The Bill may very well go through.  If it does, it is because the politicians have been swayed by the gay lobby’s cry of “love” and “equality”.  They will not have listened to the very valid arguments against the legalisation of same-sex “marriage”.

If, the Bill is not passed, it will be because Truth has prevailed, having been heard above the noise of the same-sex supporters.

No one should be so arrogant as to think that this is in the bag.  This is the eleventh hour.  Anything can happen yet.


Same-sex “marriage” and the threat to religious freedom

John-Henry Westen and Rachael Wong outside St Patrick's Cathedral Auckland 14 April 2013The Marriage (Definition of Marriage) Amendment Bill is due to be read in Parliament for the third and final time tomorrow evening.  If this Bill is passed in the House tomorrow night, it will be legal for same-sex couples to marry and adopt children in New Zealand.  No one will have the right to refuse wedding services (such as venues, flowers, catering) based on their views that marriage can not ever be between two people of the same sex.

Out of concern, Family Life International NZ held two talks given by John-Henry Westen (Editor-in-Chief of LifeSiteNews.com) on the topic – one in Wellington last Thursday night, and the other this past Sunday.  Thousands of people have been blessed with the wisdom of John-Henry over the last two weeks, in particular youth.  Canada is John-Henry’s home, and same-sex marriage has been legal there since 2005.  Enough time has elapsed to see just what the ramifications of legalising same-sex marriage has been for Canadian’s.  New Zealand should heed the warnings.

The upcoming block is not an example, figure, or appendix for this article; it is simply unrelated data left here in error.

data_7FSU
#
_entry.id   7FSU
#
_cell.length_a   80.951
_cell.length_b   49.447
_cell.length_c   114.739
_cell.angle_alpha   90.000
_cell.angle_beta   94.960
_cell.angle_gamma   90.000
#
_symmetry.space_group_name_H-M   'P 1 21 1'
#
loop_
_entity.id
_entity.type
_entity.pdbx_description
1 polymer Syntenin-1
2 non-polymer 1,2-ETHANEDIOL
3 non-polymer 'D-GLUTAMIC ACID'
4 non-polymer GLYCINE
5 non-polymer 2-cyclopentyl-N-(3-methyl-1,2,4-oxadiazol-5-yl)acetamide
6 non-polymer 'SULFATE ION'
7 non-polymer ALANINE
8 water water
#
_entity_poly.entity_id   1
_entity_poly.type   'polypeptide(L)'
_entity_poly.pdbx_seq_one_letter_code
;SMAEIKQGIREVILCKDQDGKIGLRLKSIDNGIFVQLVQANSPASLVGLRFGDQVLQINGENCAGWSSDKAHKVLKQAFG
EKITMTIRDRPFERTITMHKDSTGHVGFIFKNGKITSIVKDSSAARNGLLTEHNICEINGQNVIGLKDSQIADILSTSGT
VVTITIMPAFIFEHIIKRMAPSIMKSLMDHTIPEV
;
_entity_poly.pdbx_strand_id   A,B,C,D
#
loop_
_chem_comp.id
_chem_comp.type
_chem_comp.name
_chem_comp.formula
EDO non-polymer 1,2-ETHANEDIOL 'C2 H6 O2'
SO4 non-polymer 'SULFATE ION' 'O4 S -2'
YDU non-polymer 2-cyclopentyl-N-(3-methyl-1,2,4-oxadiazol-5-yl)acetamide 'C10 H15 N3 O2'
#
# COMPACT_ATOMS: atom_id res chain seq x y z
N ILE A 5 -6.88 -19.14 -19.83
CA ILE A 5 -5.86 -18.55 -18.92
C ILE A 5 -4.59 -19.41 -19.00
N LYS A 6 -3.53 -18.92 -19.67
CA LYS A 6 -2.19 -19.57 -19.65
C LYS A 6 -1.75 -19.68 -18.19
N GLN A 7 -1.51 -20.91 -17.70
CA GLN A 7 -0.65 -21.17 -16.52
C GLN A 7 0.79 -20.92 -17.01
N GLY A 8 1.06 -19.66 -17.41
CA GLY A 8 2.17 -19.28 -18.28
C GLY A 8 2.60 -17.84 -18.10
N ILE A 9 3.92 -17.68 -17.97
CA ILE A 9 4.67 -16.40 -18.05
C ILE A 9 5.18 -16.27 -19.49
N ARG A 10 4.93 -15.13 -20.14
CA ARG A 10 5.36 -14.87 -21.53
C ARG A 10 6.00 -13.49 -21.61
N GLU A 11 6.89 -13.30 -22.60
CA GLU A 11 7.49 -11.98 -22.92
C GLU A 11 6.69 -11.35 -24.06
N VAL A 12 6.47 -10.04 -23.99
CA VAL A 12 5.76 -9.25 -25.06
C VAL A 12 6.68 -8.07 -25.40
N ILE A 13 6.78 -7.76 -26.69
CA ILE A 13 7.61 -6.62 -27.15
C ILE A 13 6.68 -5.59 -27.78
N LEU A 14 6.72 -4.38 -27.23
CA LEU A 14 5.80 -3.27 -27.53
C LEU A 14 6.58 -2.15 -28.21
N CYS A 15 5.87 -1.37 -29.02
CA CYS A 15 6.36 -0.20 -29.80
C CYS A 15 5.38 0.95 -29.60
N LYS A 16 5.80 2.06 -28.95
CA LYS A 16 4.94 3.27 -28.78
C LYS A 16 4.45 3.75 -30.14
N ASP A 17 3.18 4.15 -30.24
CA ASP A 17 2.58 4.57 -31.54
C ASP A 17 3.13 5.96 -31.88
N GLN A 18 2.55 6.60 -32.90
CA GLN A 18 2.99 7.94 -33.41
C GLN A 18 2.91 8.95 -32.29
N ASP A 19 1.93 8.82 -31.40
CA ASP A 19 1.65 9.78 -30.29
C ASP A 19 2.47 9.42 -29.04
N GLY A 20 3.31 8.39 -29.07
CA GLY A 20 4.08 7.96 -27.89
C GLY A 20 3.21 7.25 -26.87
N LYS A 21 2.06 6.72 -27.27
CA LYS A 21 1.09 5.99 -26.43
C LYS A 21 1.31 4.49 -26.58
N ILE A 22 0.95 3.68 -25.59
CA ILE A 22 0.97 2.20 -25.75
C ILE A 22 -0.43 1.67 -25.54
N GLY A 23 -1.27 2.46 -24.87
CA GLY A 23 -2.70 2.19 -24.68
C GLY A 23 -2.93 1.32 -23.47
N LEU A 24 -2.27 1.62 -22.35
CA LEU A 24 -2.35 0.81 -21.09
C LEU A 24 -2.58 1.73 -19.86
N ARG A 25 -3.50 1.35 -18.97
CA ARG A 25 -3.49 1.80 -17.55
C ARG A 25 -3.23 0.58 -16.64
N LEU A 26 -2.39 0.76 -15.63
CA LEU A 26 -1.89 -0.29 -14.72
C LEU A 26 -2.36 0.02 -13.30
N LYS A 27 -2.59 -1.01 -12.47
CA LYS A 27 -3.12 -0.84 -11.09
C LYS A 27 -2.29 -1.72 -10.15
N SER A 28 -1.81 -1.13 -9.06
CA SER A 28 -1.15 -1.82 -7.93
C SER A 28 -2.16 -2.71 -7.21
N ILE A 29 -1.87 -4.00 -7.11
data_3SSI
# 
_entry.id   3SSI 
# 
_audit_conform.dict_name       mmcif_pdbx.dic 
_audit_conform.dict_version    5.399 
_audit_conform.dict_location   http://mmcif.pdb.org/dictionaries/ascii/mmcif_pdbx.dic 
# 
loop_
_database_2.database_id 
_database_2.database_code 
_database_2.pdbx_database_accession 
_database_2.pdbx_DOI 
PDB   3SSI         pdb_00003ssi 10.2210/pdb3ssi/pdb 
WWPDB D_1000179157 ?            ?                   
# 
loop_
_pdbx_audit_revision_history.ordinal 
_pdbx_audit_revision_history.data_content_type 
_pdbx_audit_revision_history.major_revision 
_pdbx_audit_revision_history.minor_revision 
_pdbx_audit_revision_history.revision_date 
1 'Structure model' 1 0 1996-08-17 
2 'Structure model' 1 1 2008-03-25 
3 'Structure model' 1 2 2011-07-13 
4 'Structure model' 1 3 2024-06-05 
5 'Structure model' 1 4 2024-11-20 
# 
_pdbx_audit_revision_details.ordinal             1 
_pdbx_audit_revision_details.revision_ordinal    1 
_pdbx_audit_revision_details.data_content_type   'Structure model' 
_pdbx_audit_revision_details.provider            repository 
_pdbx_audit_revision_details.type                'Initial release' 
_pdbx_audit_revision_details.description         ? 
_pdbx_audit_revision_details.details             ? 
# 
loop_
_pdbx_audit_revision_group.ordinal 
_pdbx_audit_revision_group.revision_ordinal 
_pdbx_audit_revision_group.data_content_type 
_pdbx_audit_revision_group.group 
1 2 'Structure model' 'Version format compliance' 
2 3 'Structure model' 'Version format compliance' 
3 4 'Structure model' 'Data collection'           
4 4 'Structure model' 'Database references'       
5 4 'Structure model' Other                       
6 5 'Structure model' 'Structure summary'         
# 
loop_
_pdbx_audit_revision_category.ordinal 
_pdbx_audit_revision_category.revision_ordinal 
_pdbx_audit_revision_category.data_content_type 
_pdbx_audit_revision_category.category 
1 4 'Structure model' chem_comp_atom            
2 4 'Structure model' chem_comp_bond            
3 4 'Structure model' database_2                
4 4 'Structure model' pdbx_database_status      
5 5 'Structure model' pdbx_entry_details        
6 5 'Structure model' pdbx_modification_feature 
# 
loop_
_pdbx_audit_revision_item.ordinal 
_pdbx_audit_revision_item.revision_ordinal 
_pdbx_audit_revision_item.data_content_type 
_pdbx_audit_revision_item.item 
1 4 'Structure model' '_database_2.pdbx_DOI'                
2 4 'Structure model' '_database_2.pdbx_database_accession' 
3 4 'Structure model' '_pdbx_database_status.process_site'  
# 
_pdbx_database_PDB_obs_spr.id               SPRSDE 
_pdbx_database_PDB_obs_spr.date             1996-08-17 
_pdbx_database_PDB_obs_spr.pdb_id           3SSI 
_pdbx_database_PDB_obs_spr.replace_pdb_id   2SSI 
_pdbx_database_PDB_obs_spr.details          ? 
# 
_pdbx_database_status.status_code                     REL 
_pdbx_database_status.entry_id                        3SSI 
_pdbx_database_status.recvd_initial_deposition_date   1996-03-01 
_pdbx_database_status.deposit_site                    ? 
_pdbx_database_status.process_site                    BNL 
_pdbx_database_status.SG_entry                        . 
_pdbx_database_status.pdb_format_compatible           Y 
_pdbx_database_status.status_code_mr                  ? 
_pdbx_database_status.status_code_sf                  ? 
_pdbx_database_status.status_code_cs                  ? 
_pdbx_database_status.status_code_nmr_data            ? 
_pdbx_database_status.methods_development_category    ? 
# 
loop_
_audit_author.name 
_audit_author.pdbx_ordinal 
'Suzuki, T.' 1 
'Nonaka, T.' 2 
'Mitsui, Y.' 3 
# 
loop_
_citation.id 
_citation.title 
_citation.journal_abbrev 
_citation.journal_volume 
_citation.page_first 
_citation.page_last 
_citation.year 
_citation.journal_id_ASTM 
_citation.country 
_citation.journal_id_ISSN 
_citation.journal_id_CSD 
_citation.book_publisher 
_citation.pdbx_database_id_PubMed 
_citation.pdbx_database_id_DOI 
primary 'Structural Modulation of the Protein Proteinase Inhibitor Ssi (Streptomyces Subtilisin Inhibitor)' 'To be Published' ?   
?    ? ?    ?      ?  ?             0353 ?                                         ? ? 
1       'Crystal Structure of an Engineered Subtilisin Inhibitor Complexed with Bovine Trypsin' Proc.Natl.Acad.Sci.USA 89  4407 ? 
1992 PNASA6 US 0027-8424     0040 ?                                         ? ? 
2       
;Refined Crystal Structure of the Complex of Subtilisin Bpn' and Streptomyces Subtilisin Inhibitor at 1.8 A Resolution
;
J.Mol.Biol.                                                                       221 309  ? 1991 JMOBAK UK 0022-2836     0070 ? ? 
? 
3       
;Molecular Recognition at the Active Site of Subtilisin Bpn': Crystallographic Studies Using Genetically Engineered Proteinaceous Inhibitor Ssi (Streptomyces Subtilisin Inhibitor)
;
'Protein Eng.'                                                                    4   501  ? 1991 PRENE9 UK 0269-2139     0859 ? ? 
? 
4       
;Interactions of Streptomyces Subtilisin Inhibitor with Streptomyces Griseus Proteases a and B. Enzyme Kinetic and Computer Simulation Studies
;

John-Henry Westen spoke about the following cases where legalising same-sex marriage and normalising homosexual behaviour has led to ordinary citizens finding themselves in trouble with the law.

  • A couple who ran a bed and breakfast refused to let a room to a homosexual couple and kindly asked them to find another bed and breakfast.  As a result the Christian couple were sued and their business was shut down.